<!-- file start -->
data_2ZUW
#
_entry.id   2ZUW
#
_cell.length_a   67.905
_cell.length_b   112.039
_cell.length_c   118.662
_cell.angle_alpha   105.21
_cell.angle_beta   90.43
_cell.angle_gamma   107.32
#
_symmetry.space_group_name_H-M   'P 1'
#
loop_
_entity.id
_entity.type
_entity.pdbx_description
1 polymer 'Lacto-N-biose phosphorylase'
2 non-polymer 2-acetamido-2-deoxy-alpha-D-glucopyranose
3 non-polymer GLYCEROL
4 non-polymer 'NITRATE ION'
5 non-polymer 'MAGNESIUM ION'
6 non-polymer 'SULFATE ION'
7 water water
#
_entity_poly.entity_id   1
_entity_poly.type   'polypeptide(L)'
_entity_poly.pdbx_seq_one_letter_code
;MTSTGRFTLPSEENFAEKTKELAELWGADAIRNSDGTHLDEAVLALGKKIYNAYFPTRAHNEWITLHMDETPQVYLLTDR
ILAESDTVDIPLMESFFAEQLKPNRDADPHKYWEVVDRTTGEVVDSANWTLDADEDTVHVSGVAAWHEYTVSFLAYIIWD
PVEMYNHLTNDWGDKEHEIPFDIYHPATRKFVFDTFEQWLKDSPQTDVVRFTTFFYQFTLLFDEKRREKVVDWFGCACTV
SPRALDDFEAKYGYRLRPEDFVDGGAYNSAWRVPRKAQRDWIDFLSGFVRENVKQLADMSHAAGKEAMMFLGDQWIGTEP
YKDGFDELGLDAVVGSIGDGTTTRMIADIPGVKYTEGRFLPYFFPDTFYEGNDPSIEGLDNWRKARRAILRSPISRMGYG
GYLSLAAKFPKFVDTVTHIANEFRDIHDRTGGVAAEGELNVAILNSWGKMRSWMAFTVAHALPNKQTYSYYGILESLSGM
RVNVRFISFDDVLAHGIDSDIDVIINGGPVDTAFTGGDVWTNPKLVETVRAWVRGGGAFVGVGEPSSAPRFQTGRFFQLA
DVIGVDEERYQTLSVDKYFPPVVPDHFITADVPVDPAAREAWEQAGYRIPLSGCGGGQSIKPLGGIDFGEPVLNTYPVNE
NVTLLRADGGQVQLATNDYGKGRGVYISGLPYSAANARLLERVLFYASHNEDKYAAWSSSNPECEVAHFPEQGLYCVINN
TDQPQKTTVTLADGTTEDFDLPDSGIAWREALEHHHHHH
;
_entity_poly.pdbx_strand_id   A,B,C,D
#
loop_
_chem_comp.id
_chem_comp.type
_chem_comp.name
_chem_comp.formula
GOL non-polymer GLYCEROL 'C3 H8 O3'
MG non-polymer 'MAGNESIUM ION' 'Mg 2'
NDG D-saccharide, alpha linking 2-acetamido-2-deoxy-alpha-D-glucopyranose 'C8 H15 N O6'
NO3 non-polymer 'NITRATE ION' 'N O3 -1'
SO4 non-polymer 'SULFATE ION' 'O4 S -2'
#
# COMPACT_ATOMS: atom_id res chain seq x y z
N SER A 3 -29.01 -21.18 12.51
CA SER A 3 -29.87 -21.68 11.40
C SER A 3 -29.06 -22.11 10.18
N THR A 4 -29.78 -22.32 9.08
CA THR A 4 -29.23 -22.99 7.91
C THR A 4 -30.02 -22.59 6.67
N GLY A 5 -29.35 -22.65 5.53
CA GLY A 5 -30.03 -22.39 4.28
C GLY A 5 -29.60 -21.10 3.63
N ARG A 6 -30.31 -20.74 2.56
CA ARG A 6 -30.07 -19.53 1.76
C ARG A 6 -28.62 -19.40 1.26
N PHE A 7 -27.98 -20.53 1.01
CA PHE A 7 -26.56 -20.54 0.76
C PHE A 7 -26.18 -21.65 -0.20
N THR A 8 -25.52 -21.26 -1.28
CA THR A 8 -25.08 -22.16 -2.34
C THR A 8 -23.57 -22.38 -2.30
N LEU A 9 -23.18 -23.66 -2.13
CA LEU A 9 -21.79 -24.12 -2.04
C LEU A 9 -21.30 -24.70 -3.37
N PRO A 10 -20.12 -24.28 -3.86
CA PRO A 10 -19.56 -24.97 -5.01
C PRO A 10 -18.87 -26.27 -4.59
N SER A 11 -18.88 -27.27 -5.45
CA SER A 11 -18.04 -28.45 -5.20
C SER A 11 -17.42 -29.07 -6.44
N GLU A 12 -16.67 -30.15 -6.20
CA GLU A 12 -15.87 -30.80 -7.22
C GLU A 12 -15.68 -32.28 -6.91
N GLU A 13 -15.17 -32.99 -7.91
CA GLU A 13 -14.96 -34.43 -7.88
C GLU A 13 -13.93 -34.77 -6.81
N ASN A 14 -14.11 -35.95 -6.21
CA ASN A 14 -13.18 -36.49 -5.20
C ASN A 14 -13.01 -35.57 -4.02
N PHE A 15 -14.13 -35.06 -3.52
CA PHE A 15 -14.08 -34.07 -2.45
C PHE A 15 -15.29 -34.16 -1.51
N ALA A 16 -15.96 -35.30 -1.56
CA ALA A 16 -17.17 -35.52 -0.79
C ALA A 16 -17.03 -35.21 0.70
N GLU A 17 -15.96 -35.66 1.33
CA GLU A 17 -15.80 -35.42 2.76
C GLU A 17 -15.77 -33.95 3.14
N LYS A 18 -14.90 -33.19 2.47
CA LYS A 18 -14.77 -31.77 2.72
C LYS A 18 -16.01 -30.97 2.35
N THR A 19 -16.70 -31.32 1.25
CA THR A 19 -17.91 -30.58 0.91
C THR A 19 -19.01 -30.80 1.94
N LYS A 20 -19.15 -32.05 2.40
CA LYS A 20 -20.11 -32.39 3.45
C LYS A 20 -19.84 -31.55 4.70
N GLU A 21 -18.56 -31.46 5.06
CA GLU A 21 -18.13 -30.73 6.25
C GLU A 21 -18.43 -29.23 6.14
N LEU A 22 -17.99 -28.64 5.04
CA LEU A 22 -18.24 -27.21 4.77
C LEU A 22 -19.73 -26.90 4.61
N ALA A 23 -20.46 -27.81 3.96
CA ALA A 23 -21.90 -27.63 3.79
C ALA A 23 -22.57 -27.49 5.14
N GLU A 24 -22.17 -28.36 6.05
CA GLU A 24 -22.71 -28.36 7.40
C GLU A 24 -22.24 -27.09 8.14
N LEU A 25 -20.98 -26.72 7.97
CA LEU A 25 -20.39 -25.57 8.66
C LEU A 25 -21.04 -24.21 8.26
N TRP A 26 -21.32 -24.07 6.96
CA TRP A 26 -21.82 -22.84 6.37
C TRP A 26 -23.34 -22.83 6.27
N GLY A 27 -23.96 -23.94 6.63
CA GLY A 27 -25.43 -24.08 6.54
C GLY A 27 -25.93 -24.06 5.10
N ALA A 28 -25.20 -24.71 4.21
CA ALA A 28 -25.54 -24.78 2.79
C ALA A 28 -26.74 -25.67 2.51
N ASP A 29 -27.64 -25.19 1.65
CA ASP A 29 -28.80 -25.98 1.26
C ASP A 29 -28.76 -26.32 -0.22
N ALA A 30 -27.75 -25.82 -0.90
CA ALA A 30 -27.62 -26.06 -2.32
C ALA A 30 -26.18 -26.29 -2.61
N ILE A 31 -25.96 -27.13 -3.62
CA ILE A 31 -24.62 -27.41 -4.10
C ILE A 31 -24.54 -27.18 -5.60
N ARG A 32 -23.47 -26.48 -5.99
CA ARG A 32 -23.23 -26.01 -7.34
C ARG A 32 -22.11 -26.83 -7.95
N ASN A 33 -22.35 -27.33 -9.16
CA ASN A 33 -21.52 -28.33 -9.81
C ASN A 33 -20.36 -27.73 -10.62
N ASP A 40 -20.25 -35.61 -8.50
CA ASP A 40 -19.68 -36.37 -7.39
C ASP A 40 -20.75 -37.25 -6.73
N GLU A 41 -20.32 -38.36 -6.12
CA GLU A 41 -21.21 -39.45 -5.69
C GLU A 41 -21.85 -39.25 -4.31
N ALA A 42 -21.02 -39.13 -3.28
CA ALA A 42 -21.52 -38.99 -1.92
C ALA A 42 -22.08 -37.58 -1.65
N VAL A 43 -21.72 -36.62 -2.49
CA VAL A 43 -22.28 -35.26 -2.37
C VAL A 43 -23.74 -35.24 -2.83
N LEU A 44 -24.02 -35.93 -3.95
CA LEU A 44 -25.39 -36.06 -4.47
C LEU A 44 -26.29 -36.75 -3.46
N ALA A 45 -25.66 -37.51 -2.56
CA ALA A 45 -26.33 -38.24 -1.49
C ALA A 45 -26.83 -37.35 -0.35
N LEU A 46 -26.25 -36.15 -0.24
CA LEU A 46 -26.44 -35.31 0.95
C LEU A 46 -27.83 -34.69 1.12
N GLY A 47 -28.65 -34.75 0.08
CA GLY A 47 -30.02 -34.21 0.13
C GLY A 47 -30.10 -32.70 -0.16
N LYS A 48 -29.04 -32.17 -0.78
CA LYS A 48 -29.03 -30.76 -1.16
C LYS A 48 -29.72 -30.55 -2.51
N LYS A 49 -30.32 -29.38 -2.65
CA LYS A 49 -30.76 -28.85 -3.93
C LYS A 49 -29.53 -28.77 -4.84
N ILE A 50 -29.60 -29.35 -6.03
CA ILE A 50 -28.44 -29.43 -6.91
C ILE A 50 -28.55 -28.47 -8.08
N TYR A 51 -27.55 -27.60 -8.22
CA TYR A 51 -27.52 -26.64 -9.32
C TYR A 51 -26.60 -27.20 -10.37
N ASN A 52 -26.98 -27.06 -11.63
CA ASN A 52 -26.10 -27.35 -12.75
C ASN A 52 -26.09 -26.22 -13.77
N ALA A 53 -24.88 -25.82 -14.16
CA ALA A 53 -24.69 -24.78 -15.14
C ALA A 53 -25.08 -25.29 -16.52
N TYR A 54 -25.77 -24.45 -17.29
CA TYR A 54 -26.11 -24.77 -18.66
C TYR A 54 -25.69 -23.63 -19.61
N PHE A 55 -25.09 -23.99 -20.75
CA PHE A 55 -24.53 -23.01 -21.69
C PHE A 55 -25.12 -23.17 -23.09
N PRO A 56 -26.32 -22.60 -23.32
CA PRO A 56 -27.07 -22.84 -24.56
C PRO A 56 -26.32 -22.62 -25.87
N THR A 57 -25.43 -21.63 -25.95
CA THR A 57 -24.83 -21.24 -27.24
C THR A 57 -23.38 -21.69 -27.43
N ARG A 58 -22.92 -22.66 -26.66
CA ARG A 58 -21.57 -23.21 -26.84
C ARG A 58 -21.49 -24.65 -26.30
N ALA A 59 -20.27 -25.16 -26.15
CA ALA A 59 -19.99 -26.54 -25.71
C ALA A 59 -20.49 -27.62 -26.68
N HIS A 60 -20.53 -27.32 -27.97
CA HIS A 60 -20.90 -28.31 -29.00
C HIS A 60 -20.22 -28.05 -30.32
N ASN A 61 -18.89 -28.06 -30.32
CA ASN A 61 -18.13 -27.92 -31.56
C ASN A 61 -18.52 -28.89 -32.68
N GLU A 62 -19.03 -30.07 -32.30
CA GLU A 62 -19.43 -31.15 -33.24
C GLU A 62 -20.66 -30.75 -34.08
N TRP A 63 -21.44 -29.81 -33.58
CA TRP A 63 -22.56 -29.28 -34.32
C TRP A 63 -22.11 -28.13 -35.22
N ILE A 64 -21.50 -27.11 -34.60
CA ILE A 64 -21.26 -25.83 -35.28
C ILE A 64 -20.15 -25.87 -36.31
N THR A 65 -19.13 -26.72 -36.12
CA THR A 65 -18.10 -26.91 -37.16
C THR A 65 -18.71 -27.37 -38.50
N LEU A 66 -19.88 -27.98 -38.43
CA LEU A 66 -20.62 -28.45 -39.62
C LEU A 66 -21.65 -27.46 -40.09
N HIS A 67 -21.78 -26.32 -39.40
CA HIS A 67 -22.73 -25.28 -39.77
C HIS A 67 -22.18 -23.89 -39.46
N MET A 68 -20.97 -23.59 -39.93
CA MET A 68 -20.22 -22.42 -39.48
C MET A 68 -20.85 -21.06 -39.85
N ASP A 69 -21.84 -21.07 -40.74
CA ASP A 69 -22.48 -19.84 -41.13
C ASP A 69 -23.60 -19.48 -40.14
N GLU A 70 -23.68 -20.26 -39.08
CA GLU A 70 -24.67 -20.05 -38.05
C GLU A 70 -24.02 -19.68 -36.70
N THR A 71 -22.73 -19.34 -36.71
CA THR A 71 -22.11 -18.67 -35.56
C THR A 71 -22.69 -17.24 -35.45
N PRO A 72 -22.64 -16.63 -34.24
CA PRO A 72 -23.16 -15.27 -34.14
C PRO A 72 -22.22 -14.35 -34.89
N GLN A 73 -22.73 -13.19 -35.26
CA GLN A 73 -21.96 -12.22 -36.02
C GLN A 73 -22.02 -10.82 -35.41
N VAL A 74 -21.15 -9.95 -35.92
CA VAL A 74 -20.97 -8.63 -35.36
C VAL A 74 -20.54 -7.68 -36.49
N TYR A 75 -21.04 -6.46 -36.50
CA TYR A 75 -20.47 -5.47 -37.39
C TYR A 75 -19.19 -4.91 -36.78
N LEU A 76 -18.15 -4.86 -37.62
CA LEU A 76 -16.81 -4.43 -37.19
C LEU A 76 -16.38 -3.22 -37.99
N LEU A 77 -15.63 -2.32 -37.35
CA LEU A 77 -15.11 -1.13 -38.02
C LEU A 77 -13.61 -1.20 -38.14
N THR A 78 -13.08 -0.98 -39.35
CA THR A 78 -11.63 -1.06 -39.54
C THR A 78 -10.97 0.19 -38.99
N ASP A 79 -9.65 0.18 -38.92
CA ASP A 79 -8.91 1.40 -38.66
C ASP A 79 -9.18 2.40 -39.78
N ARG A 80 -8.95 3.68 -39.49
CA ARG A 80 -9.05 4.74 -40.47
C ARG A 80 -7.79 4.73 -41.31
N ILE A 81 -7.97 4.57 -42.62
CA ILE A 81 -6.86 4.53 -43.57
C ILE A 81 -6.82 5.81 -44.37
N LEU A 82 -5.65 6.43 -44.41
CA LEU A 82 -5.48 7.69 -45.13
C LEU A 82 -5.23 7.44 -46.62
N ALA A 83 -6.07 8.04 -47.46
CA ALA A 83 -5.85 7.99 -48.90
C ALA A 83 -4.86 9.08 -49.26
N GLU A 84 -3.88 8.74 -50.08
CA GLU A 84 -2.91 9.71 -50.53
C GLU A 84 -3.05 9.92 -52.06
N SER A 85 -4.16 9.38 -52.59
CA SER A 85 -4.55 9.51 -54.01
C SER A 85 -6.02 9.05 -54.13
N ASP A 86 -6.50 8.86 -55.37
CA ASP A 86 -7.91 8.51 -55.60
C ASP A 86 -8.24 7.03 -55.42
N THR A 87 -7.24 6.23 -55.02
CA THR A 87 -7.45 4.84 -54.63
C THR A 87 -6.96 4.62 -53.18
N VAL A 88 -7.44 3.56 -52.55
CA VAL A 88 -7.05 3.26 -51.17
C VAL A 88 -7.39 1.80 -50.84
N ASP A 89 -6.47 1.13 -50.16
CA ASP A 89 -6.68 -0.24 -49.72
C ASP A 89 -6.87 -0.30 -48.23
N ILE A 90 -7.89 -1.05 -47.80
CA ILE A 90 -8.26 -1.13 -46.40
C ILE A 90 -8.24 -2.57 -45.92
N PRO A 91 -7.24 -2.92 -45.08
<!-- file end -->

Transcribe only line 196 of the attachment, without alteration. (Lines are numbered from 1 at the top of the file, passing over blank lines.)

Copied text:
CA PRO A 56 -27.07 -22.84 -24.56